The Yoga of Meditation:
About the nature of yoga and reincarnation.
Verses 1 & 2, 5 to 8, 28 to 36.
The Supreme Lord said: One who is not taking to the fruits and does his work dutiful is of the renounced order and a yogi, but not he who is without [sacrifice to] the fire and does not do his duty.
Know that what is called sannyas [the renounced order] is what links one to the Supreme, o son of Pându; surely never will anyone become [such] a transcendentalist who does not give up the selfish motive.
One must free oneself by mindfulness and never put oneself down, as surely that selfinterest is indeed as well the friend of the soul as the self its enemy.
The mindful is the best friend of that living soul who by himself conquered himself, but to those who are soulless the same mindfulness stays as an enemy.
Those who conquered mindfully and thus attained to peace have reached the Supersoul its sameness in cold and heat, happiness and distress as well as honor and dishonor.
The soul satisfied by knowledge and wisdom is in the spiritual and in the control over his senses united and thus one says, the yogi is indifferent about a clod of dirt, a stone or gold.
Thus engaging the soul always the yogi is freed from sin in the transcendental joy of spiritual union and thus he attains to its never ending happiness.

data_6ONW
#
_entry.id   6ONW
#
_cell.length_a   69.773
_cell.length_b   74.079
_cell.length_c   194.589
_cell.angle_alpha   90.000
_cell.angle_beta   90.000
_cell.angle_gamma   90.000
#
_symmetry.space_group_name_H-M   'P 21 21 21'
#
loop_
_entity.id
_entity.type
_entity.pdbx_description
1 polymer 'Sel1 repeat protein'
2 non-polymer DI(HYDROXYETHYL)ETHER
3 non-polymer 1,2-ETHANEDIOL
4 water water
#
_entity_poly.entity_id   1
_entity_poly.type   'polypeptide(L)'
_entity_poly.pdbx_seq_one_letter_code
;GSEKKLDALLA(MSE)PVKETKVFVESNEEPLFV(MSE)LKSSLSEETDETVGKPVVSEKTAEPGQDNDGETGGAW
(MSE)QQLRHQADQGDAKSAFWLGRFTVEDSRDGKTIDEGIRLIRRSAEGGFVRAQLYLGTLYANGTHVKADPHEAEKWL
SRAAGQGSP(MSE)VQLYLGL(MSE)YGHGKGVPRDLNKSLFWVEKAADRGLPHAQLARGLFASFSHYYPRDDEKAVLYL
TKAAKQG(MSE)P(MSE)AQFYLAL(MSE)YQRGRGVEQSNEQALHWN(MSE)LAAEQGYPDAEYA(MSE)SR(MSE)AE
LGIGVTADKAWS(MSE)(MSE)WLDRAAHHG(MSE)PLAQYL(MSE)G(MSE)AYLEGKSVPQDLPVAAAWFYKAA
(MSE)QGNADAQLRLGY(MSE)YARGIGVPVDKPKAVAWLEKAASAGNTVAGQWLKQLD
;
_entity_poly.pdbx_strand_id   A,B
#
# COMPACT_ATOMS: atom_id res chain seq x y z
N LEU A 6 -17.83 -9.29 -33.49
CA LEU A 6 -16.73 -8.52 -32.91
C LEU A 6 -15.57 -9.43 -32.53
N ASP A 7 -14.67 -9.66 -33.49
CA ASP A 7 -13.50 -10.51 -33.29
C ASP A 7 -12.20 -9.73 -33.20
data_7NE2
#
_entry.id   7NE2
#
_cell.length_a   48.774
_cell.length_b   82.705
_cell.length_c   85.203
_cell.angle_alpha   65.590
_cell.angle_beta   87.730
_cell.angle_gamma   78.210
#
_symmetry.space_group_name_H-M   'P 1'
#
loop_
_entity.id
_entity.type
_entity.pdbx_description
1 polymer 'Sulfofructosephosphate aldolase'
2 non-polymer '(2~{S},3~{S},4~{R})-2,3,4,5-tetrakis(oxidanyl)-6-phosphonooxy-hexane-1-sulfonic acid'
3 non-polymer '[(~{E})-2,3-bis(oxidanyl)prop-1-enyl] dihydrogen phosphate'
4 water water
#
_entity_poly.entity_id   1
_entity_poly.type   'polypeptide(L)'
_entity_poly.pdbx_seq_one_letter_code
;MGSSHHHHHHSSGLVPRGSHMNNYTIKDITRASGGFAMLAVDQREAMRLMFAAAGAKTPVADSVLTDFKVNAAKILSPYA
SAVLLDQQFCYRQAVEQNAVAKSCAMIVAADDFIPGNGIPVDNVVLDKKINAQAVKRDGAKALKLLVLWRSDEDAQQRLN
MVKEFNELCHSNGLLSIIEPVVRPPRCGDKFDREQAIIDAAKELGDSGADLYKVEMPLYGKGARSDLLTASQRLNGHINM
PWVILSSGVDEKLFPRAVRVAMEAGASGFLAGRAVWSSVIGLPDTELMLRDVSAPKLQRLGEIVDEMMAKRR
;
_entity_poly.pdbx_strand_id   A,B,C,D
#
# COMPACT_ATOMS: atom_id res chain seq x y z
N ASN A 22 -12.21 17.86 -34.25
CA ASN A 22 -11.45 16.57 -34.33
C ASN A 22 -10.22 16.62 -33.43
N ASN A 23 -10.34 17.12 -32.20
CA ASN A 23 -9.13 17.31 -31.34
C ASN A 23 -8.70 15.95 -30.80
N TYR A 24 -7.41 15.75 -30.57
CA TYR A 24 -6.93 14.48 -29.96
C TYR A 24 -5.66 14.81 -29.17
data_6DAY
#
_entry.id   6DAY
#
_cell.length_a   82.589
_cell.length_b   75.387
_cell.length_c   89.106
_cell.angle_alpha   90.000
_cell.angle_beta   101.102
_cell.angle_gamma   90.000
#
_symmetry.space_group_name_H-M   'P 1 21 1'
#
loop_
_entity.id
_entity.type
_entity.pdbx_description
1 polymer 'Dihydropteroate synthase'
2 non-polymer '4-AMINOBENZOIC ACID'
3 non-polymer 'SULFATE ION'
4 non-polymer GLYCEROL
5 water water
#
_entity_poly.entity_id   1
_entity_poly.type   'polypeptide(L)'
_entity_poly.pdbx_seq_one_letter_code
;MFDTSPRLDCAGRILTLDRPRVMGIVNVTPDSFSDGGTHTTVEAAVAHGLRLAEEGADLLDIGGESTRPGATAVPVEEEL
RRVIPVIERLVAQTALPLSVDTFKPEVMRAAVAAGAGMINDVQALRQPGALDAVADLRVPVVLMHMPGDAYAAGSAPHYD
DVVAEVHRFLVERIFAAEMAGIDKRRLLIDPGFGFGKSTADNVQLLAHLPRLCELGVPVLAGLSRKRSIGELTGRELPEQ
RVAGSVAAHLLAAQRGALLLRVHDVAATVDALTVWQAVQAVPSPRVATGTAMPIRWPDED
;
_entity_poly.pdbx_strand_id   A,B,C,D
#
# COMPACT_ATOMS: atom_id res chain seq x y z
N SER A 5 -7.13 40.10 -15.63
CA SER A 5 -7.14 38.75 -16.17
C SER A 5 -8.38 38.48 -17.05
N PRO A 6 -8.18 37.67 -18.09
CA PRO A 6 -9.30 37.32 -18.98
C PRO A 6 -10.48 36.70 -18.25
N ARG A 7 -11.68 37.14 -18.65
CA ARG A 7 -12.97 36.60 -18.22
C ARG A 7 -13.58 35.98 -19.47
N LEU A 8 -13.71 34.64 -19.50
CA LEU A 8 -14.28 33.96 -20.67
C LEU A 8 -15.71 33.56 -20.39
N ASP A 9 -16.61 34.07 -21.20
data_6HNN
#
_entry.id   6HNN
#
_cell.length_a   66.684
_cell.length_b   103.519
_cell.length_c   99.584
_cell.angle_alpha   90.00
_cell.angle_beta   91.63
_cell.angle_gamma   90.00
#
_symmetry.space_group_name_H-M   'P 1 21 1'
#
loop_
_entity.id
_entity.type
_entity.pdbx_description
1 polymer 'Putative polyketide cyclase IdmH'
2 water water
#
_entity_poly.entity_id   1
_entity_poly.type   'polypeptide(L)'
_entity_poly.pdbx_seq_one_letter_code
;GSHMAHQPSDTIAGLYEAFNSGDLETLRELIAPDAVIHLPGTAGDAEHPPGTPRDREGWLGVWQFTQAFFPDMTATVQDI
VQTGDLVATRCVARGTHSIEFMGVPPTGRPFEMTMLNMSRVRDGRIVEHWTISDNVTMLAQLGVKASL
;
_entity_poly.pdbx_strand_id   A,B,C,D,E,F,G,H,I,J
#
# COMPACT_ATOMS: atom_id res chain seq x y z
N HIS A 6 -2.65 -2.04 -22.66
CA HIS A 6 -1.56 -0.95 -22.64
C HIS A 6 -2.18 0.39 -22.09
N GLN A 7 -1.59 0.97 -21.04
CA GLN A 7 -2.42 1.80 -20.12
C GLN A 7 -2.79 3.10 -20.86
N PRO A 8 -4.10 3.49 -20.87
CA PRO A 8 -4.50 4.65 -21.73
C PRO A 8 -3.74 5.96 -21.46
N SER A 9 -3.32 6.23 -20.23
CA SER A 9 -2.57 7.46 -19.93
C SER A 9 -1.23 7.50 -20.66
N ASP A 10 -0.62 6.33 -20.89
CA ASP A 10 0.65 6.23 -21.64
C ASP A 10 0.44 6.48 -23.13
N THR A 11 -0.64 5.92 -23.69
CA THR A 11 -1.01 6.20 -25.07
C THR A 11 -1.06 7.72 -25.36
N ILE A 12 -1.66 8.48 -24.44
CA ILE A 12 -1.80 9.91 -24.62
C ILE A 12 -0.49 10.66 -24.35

The soul in all beings and all beings in the soul - that is how someone in the spiritual union of yoga sees everywhere with equal vision.
For whoever sees Me everywhere and sees everything in Me, I am not lost nor is He lost to Me.
He who is devoted to Me as situated in the heart of everyone dwells in oneness and whatever the circumstances of such a transcendentalist, He will always remain in Me.
He, o Arjuna, who, comparing the joy and sorrow everywhere, sees it equally - such a yogi is considered the best.
Arjuna said: 'Of this system of yoga generally described by you, o Madhusûdana, I do, because of my restlessness, not see its stability in place.
The mind is surely flickle, o Krishna, agitating, strong and obstinate, to subdue it, I think, is as difficult as controlling the wind.'
The Supreme Lord said: 'Undoubtedly, o mighty armed one, is the restless mind difficult to curb, but with persistence, o son of Kunti, and also by detachment it can be controlled.
With a mind ill disciplined selfrealization is difficult, in My vision, but endeavouring with a practical mind controlling appropriately one will achieve.'
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